What to do in a dental emergency
Emergency Dentist is available at My Dentist at Cannon Hill. During business hours, please call our practice on 07 3902 1023.
Appointments for dental emergencies are available daily.
Our opening hours are:
- Monday8:00am – 5:00pm
- Tuesday8:00am – 7:30pm
- Wednesday8:00am – 7:30pm
- Thursday8:00am – 7:30pm
- Friday8:00am – 5:00pm
- Saturday8:00am – 1:00pm
Dental Emergencies include the following:
- Chipped or broken tooth
- Swelling or abscess
Please note not all times are available on our online booking page. Please call us on 07 3902 1023 for other times.
1. I have a terrible toothache. What do I do?
• For a toothache, first rinse the mouth with warm water to remove debris.
• If swelling is present, place a cold compress to the outside of the cheek (do not use heat).
• Take paracetamol rather than aspirin, as aspirin thins the blood.
• Do not place aspirin on the gum or aching tooth. This causes soft tissue to burn.
• Always seek dental treatment as soon as possible.
2. I have knocked out an adult tooth. What do I do?
If you have knocked out a permanent adult tooth, it can be saved however immediate action is required.
1. Remain calm and find the tooth.
2. Handle the top of the tooth only (the crown). Never hold the tooth by its roots.
3. Do not scrape, rub or remove any tissue fragments from the tooth.
4. Make sure the tooth is clean. If the tooth is dirty, rinse it in milk or very briefly in water. Alternatively, the owner can gently suck the tooth although this is not recommended for young children or adults who are unconscious, in shock or not fully calm and cooperative.
5. Immediately replant the tooth in the socket and hold tooth in place.
6. If unable to replant the tooth, keep it moist by immersing it in milk (not water), sealing it in plastic wrap, or placing it in the owner’s mouth next to the cheek (if the owner is able).
7. Do not let the tooth dry out.
8. Seek immediate dental care (time is critical).
Immediately call our practice to book to see an emergency dentist. Time is of the essence. If we are close, visit your nearest emergency department immediately.
3. My child has knocked out a baby tooth. What do I do?
If a baby tooth is knocked out, do not attempt to replace it. Re-implanting a knocked out baby tooth could cause damage to the developing adult tooth. Seek prompt dental care so any trauma to the lips and gums and associated pain can be managed.
4. What do I do if I have chipped, fractured, cracked or broken my tooth?
If you have accidentally chipped or fractured your tooth, the most important thing to do is to seek our dental advice.
If a tooth chip or fracture is only minimal and there is no soft tissue trauma and no pain, do not panic. Call us within 24 hours to have the tooth assessed by our Dentist.
If you see any signs of the pink of the tooth, this indicates a nerve has been exposed. If this is the case, please call us immediately.
5. What do I do if I have accidentally bitten my lip or cheek?
This can sometimes occur during eating, after a fall or as a result of local anaesthetic. Treat your bitten lip or cheek with a warm, salt mouth rise. Seek our advice if area does not heal in a week.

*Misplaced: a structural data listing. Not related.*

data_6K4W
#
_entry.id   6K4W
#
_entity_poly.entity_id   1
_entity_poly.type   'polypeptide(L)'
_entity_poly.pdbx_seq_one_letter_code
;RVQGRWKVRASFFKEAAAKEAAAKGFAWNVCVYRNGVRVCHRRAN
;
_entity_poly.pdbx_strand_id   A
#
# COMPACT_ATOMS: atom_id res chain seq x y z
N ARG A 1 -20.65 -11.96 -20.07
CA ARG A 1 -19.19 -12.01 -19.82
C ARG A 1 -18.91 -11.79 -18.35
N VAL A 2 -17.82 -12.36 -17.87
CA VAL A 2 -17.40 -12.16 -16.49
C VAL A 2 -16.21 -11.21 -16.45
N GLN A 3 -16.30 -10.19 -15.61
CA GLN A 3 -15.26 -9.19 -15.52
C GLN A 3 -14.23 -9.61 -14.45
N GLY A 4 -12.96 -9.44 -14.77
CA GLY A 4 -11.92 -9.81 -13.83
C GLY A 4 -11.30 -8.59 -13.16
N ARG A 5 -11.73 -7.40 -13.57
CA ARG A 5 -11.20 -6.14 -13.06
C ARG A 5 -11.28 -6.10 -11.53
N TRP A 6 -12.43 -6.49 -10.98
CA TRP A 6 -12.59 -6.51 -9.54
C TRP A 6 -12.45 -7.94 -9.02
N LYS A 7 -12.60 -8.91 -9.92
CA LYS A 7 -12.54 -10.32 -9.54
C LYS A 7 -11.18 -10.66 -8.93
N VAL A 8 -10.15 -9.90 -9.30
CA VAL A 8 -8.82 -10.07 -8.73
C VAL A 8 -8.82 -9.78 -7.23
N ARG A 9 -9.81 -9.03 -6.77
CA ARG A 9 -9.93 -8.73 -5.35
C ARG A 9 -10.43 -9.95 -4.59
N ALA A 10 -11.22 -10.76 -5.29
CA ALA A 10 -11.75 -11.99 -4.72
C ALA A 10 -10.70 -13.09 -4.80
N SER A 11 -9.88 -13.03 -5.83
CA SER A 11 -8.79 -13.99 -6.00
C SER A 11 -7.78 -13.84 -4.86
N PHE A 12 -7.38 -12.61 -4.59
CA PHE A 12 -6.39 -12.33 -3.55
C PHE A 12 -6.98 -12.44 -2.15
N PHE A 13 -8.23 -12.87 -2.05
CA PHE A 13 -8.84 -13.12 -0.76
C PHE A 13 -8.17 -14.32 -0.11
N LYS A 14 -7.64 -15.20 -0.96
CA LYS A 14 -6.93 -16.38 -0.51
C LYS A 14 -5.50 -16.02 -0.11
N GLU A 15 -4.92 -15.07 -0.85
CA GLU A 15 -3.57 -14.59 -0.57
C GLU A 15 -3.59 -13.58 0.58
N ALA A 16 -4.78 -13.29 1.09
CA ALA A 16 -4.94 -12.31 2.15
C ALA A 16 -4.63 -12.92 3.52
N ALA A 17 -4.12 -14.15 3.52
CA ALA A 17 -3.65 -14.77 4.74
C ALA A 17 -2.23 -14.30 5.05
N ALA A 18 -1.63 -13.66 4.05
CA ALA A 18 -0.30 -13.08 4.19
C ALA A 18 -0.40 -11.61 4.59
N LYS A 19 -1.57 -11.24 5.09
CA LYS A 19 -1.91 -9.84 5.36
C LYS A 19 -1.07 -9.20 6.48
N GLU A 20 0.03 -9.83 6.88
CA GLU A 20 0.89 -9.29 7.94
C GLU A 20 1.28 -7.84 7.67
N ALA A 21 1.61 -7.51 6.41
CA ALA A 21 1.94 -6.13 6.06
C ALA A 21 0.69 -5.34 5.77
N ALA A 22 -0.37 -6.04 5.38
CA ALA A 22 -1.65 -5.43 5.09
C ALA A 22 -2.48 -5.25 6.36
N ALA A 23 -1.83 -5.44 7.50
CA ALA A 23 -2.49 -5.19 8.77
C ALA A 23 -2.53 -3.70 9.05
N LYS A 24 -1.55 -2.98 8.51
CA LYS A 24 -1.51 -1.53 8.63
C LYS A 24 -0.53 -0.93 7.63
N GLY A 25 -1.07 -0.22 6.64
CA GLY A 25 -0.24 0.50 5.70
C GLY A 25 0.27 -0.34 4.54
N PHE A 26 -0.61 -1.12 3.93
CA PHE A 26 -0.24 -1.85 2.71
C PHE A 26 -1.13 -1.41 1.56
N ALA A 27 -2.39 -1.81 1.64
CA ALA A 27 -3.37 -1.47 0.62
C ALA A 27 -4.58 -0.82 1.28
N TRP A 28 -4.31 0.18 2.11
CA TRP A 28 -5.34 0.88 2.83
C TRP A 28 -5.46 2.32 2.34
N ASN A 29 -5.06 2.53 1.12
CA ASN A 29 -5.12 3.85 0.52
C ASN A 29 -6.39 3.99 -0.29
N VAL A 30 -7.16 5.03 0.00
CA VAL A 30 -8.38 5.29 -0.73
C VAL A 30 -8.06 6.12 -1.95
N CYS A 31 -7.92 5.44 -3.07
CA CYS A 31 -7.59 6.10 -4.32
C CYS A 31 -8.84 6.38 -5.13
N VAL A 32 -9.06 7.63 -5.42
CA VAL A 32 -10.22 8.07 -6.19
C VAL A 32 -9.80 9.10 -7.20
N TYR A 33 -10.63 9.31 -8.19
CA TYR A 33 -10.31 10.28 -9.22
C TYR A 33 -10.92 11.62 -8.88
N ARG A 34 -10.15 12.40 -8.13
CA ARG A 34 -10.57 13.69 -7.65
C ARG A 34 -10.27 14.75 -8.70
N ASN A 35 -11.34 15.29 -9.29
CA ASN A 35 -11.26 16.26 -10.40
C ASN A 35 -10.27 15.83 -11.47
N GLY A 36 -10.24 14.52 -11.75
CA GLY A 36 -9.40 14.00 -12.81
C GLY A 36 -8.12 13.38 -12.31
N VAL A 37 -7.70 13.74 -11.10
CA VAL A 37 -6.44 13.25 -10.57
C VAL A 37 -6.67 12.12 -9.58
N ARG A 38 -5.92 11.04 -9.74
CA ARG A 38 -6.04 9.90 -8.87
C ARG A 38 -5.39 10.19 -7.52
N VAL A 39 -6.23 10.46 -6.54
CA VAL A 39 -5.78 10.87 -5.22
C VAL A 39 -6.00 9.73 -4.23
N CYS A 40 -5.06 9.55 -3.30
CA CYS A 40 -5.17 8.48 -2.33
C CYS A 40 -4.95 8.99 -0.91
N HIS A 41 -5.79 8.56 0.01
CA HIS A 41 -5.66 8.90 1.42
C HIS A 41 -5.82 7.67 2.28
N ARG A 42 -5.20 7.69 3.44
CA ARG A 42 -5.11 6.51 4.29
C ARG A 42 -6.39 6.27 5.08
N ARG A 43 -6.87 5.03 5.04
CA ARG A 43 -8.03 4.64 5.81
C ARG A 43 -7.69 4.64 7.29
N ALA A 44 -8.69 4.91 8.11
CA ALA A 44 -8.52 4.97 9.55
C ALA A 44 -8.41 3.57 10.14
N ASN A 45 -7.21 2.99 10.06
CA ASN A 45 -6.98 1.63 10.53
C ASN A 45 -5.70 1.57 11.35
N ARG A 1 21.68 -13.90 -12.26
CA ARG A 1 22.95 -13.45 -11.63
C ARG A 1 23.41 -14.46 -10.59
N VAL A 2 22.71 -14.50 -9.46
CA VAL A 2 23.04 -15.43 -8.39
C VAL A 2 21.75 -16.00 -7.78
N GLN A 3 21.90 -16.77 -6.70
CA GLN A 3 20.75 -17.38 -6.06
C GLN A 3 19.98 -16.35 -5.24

6. I have an abscess in my mouth. What can I do?
If you have any swelling in the facial region, it is likely to be a dental abscess. It is important that you contact us as soon as possible.
Dental abscesses are pus-filled swellings caused by infection inside a tooth, infection of the gum (common with periodontitis) and/or trauma to the tooth. Abscesses are often painful, but not always. Dental abscesses can cause facial swelling and/or enlarged lymph glands. In rare cases, dental abscesses can cause more widespread infection and may be life threatening.
For dental abscesses:
• Control moderate pain with over-the-counter pain medication. Take this in the usual way and do not apply the medication to the abscess itself.
• Use cold compresses to help control swelling.
• A dental professional or doctor may prescribe antibiotics to reduce infection, however, antibiotics will not remove the source of infection. Before starting on antibiotics, it is important see a dentist to find the cause of the infection as sometimes antibiotics can mask the problem, making it harder to diagnose.
• Immediately call us to book an appointment. An abscess will not heal itself, and antibiotics will not fix the problem.
Abscesses can be life threatening. If you develop a fever, visit your nearest emergency department immediately if we are not open.
7. My lip, cheek or gum is bleeding. What do I do?
Trauma and bleeding to the lip, cheek or gums should be treated as follows:
1. Apply a clean bandage or folded handkerchief to the wound and apply firm pressure.
2. Sit down and maintain the pressure for at least ten minutes. Don’t lie down flat.
3. If the bleeding cannot be controlled, seek immediate medical attention.
4. Apply a cold compress to relieve swelling and pain.
5. Seek dental or medical advice.
6. Use warm, salty mouth rinse until the wound has healed to reduce the risk of infection
8. I am experiencing pain in my jaw. What do I do?
If you are having trouble eating or opening your mouth due to jaw pain, or experience jaw pain on waking, seek medical or dental care. It is important for a dental professional or doctor to diagnose the source of the jaw pain.
At your appointment, our Dentist will work to diagnose the source of your jaw pain. In the interim, you can apply a cold compress or take anti-inflammatory medication.
Emergency dentists are available at My Dentist at Cannon Hill. We provide emergency dental treatment to the people of Brisbane and the local area of Cannon Hill and the surrounding suburbs of Murarrie, Morningside, Carina, Carina Heights, Tingalpa, Hemmant, Balmoral, Hawthorne, Bulimba, Carindale, Seven Hills and Camp Hill for emergency dental treatment.